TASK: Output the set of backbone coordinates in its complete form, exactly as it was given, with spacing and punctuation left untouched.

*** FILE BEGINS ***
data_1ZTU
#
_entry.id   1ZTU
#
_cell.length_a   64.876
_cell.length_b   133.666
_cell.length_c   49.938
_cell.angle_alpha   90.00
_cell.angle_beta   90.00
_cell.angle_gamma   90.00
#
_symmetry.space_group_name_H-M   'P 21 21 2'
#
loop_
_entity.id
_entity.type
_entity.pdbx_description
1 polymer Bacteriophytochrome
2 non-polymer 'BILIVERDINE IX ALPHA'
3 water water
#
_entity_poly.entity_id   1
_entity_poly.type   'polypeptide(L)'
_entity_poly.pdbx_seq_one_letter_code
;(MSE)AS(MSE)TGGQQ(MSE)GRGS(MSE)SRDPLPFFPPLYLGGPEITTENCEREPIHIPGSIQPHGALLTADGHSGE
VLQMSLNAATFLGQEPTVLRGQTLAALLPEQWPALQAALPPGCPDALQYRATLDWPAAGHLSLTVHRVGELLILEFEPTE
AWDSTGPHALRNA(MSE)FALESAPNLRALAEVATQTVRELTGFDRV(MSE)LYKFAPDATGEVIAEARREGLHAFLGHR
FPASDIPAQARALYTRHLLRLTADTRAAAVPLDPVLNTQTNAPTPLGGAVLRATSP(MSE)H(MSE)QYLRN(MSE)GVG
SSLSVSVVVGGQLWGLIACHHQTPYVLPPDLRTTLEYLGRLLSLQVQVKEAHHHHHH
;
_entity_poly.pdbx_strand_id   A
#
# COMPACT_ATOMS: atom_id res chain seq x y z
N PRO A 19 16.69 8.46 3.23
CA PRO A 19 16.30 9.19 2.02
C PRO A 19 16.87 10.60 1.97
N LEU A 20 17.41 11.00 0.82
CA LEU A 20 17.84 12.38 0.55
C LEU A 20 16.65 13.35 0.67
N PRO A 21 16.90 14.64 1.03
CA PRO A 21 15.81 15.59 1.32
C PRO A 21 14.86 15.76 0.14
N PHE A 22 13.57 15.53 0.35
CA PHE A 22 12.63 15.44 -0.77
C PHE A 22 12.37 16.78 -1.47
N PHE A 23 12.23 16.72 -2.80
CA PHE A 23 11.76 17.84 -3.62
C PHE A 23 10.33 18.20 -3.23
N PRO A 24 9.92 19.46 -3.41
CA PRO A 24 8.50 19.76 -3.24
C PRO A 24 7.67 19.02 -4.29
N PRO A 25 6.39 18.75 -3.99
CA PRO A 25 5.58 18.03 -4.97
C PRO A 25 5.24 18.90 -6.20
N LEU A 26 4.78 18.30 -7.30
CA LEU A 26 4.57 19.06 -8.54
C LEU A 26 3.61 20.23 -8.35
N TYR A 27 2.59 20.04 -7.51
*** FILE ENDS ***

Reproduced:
data_1ZTU
#
_entry.id   1ZTU
#
_cell.length_a   64.876
_cell.length_b   133.666
_cell.length_c   49.938
_cell.angle_alpha   90.00
_cell.angle_beta   90.00
_cell.angle_gamma   90.00
#
_symmetry.space_group_name_H-M   'P 21 21 2'
#
loop_
_entity.id
_entity.type
_entity.pdbx_description
1 polymer Bacteriophytochrome
2 non-polymer 'BILIVERDINE IX ALPHA'
3 water water
#
_entity_poly.entity_id   1
_entity_poly.type   'polypeptide(L)'
_entity_poly.pdbx_seq_one_letter_code
;(MSE)AS(MSE)TGGQQ(MSE)GRGS(MSE)SRDPLPFFPPLYLGGPEITTENCEREPIHIPGSIQPHGALLTADGHSGE
VLQMSLNAATFLGQEPTVLRGQTLAALLPEQWPALQAALPPGCPDALQYRATLDWPAAGHLSLTVHRVGELLILEFEPTE
AWDSTGPHALRNA(MSE)FALESAPNLRALAEVATQTVRELTGFDRV(MSE)LYKFAPDATGEVIAEARREGLHAFLGHR
FPASDIPAQARALYTRHLLRLTADTRAAAVPLDPVLNTQTNAPTPLGGAVLRATSP(MSE)H(MSE)QYLRN(MSE)GVG
SSLSVSVVVGGQLWGLIACHHQTPYVLPPDLRTTLEYLGRLLSLQVQVKEAHHHHHH
;
_entity_poly.pdbx_strand_id   A
#
# COMPACT_ATOMS: atom_id res chain seq x y z
N PRO A 19 16.69 8.46 3.23
CA PRO A 19 16.30 9.19 2.02
C PRO A 19 16.87 10.60 1.97
N LEU A 20 17.41 11.00 0.82
CA LEU A 20 17.84 12.38 0.55
C LEU A 20 16.65 13.35 0.67
N PRO A 21 16.90 14.64 1.03
CA PRO A 21 15.81 15.59 1.32
C PRO A 21 14.86 15.76 0.14
N PHE A 22 13.57 15.53 0.35
CA PHE A 22 12.63 15.44 -0.77
C PHE A 22 12.37 16.78 -1.47
N PHE A 23 12.23 16.72 -2.80
CA PHE A 23 11.76 17.84 -3.62
C PHE A 23 10.33 18.20 -3.23
N PRO A 24 9.92 19.46 -3.41
CA PRO A 24 8.50 19.76 -3.24
C PRO A 24 7.67 19.02 -4.29
N PRO A 25 6.39 18.75 -3.99
CA PRO A 25 5.58 18.03 -4.97
C PRO A 25 5.24 18.90 -6.20
N LEU A 26 4.78 18.30 -7.30
CA LEU A 26 4.57 19.06 -8.54
C LEU A 26 3.61 20.23 -8.35
N TYR A 27 2.59 20.04 -7.51